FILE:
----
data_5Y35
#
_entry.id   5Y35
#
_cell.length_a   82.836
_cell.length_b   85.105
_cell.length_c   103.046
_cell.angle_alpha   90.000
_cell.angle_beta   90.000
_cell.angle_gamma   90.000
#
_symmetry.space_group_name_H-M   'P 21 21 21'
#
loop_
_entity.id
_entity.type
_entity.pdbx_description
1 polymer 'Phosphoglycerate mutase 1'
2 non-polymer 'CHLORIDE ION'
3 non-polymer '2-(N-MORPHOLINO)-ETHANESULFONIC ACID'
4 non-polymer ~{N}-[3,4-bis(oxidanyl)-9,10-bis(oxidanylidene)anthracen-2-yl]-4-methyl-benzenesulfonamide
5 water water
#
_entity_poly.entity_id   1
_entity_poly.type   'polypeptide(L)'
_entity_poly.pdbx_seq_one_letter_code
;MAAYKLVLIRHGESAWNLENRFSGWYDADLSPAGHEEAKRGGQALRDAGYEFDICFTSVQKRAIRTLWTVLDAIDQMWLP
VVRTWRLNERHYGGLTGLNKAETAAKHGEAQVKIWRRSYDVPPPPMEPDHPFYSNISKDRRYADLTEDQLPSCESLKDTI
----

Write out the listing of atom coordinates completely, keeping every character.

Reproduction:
data_5Y35
#
_entry.id   5Y35
#
_cell.length_a   82.836
_cell.length_b   85.105
_cell.length_c   103.046
_cell.angle_alpha   90.000
_cell.angle_beta   90.000
_cell.angle_gamma   90.000
#
_symmetry.space_group_name_H-M   'P 21 21 21'
#
loop_
_entity.id
_entity.type
_entity.pdbx_description
1 polymer 'Phosphoglycerate mutase 1'
2 non-polymer 'CHLORIDE ION'
3 non-polymer '2-(N-MORPHOLINO)-ETHANESULFONIC ACID'
4 non-polymer ~{N}-[3,4-bis(oxidanyl)-9,10-bis(oxidanylidene)anthracen-2-yl]-4-methyl-benzenesulfonamide
5 water water
#
_entity_poly.entity_id   1
_entity_poly.type   'polypeptide(L)'
_entity_poly.pdbx_seq_one_letter_code
;MAAYKLVLIRHGESAWNLENRFSGWYDADLSPAGHEEAKRGGQALRDAGYEFDICFTSVQKRAIRTLWTVLDAIDQMWLP
VVRTWRLNERHYGGLTGLNKAETAAKHGEAQVKIWRRSYDVPPPPMEPDHPFYSNISKDRRYADLTEDQLPSCESLKDTI